In ancient times, the windward coast of the island of Lānaʻi was home to many native residents. Maunalei Valley had the only perennial stream on the island and a system of loʻi kalo (taro pond field terraces) supplied taro to the surrounding community.
Sheltered coves, fronted by a barrier reef, provided the residents with access to important fisheries, and allowed for the development of loko iʻa (fishponds), in which various species of fish were cultivated, and available to native tenants, even when the ocean was too rough for the canoes to venture out to sea. (Lānaʻi Culture and Heritage Center)
The history of Lānaʻi is rich and diverse, spanning first, some 800 years of native Hawaiian residency and subsistence practices (ca. 1000 – 1800 A.D.). Then following 1800, there was a decline in the native population as foreign influences began to grow.
In 1861, Walter Murray Gibson came to Hawaiʻi after joining the Mormon Church the year before; he was to serve as a missionary and envoy of the Mormon Church to the peoples of the Pacific.
The experience with the Church was relatively short-lived; in 1864, he was excommunicated for selling priesthood offices, defrauding the Hawaiian members and misusing his ecclesiastical authority (in part, he was using church funds to buy land in his name.)
By the 1870s, Gibson focused his interests at Koele, situated in a sheltered valley in the uplands of Kamoku Ahupuaʻa. As the ranch operation was developed, Koele was transformed from an area of traditional residency and sustainable agriculture to the ranch headquarters. (Lānaʻi Culture and Heritage Center) In 1872, Gibson moved from Lānaʻi to Lāhainā and then to Honolulu.
After Gibson’s death in 1888, the ranch was turned over to his daughter and son-in-law, Talula and Frederick Hayselden. As early as 1896, the Gibson-Hayselden interests on Lānaʻi, which held nearly all the land on the island in fee-simple or leasehold title, began developing a scheme to plant and grow sugar on Lānaʻi.
They chose the ancient fishing community of Keōmuku for the base of operations. However, before completing the construction of the mill and associated facilities, and prior to the first harvest being collected for processing, the Maunalei Sugar Company went bankrupt.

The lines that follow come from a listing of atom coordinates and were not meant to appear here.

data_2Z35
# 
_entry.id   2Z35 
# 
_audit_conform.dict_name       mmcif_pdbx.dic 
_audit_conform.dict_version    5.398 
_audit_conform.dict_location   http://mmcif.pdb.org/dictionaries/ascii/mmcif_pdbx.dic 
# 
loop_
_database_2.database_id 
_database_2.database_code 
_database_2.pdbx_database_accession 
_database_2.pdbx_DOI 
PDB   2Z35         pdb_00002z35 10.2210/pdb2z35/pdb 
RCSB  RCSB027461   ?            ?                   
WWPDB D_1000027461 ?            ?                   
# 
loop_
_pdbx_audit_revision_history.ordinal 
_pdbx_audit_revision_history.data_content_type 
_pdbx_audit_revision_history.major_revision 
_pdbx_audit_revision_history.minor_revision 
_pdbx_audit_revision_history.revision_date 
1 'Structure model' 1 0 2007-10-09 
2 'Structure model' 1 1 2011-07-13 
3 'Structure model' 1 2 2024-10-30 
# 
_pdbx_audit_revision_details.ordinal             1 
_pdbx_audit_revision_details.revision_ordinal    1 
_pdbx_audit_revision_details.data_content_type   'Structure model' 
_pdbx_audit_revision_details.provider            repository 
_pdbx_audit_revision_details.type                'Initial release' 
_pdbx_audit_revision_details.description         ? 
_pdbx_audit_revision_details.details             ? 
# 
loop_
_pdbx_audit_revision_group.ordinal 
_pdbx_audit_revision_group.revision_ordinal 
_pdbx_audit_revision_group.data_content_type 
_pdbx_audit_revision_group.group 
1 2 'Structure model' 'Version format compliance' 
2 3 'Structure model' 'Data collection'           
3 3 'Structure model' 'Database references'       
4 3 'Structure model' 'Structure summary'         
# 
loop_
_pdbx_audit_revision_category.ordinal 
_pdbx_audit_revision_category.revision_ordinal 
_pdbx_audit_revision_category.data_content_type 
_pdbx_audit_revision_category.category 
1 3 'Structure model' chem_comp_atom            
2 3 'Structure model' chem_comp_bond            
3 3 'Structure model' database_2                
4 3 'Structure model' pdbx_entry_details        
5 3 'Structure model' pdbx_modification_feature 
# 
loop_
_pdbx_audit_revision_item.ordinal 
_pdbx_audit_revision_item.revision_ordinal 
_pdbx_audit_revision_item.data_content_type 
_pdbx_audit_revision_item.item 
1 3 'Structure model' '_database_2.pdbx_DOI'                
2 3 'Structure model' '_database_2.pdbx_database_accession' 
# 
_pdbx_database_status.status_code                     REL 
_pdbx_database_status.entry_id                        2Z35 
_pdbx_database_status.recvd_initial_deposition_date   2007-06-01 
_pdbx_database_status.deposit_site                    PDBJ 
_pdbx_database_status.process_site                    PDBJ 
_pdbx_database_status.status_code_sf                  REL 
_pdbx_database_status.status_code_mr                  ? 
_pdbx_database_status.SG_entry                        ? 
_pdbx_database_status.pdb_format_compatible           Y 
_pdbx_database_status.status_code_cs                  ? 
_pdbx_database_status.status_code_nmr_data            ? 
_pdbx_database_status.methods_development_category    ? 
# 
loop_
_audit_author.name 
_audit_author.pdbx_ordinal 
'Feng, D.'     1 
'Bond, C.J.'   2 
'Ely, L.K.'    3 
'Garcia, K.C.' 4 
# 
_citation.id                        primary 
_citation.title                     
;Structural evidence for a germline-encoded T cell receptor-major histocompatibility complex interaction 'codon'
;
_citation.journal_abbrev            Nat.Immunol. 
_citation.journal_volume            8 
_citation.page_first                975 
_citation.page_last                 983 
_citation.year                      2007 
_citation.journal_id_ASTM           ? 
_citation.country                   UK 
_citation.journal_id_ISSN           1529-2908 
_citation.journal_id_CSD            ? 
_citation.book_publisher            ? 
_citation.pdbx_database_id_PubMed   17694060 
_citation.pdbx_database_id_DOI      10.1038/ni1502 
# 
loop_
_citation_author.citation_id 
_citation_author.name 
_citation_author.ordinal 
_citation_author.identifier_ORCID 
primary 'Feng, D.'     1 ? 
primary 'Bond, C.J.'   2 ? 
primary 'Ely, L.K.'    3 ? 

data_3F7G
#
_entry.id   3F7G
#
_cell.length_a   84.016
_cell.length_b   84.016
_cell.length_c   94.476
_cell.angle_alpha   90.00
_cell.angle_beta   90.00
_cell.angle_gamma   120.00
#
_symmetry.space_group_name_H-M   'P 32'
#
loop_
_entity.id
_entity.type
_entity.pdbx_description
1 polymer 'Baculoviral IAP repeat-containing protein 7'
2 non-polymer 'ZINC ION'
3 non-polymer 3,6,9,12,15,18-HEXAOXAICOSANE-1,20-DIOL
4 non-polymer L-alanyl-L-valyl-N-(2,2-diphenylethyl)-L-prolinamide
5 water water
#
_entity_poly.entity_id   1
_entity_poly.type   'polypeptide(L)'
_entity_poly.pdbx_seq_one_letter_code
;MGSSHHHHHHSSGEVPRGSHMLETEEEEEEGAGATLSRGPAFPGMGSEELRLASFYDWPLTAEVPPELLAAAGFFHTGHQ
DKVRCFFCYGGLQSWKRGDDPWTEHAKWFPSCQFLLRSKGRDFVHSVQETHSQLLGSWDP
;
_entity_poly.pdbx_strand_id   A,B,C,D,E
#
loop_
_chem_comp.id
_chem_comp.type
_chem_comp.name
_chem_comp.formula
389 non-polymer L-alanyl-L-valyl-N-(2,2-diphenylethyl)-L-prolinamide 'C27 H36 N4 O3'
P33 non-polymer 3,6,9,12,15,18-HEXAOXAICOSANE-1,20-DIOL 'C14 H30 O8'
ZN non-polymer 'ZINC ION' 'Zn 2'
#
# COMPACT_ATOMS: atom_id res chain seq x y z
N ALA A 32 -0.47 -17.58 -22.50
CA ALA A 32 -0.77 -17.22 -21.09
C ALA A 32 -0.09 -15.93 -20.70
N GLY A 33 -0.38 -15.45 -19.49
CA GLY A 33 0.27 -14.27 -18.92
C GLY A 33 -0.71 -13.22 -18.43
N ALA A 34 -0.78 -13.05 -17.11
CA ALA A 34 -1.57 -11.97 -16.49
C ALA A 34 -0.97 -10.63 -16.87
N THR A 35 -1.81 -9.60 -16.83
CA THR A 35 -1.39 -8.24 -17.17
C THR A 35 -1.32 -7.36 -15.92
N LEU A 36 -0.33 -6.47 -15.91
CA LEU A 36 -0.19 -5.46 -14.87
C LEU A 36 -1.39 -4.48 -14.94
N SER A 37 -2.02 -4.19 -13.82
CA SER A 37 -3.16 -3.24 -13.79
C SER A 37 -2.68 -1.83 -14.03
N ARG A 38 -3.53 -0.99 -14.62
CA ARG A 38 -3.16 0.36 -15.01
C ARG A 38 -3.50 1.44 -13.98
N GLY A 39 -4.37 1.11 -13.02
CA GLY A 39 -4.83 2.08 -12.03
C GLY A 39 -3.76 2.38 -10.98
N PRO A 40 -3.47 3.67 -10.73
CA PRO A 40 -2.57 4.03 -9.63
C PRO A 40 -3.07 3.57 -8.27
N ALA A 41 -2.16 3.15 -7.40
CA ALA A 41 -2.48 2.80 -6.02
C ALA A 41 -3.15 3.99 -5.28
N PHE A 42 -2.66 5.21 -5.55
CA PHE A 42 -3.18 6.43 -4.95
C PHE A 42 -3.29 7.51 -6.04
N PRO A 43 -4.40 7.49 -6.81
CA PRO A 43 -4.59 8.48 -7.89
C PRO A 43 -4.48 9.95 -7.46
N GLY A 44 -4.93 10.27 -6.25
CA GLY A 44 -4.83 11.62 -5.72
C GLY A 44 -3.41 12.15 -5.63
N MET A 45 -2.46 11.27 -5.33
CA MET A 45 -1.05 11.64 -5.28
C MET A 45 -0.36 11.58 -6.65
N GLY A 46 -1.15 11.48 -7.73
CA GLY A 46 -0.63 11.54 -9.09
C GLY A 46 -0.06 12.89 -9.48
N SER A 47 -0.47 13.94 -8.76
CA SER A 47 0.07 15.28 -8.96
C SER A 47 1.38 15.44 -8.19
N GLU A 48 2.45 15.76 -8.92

In the period between 1899 to the 1920s, Keōmuku served as the hub of residency and commerce. Several motor-driven boats were engaged in providing transportation of people and goods between Lāna‘i and Lāhaina. (Lānaʻi Culture and Heritage Center)
Navigating the rough seas and near shore reef waters took exceptional skill. With names like “Akamai” (Smart,) “Naheihei” (The Racer,) “Mikioi” (Skillful,) “Lokahi” (Unity) and “Manukiiwai” (Bird That Fetches Water,) the boats regularly made runs to Lāhainā from Halepalaoa.
The return trip from Lāhainā brought back the mail, various food supplies, along with poi, rice and flour, fresh water in bottles, and passengers – including family members and visitors to the island.
Kupuna, Venus Leinaala Gay Holt, born at Keomoku in 1905 recalled that:
“No matter how rough, Noa Kaopuiki knew how to wait. He would keep the engine running and everything. He’d wait. He knew how to count the waves. And we would all hold right there, see everything. And all the sudden, he’d go! He was gone. Right through the channel, gone. And the big waves are coming right after that. Gone on his way to Lāhaina.”
“Our boats ran twice a week to Lāhainā. They always came back with a barrel of poi, bags of flour, or whatever, whatever, whatever. We had sort of a store room with all the things in it… The boat went over and we bought most of our supplies from Lāhainā.”
“We brought in large supplies, by cases. Case of corned beef, case of canned salmon… Every Wednesday and every Saturday, they bought fresh supplies, poi, a whole barrel of poi once a week. We always had rice, and we grew a lot of things down here. We grew a lot of vegetables. We grew sweet potatoes, even down at the beach house. Lots of sweet potatoes were grown for the pigs…” (Venus Leinaala Gay Holt, January 28, 2006; Lānaʻi CHC)
Lānaʻi is still connected with Lāhainā and served by a ferry boat; however, now Expeditions lands at Mānele, rather than Maunalei (Halepalaoa.) Lāhainā to Mānele: Departs 6:45 am, 9:15 am, 12:45 pm 3:15 pm, 5:45 pm; Mānele to Lāhainā: Departs 8:00 am, 10:30 am, 2:00 pm, 4:30 pm, 6:45 pm. (Lots of information here from Lānaʻi Culture and Heritage Center.)
The image shows the former Lānaʻi – Lāhainā ferry boat (Lānaʻi CHC) In addition, I have included more related images in a folder of like name in the Photos section on my Facebook and Google+ pages.
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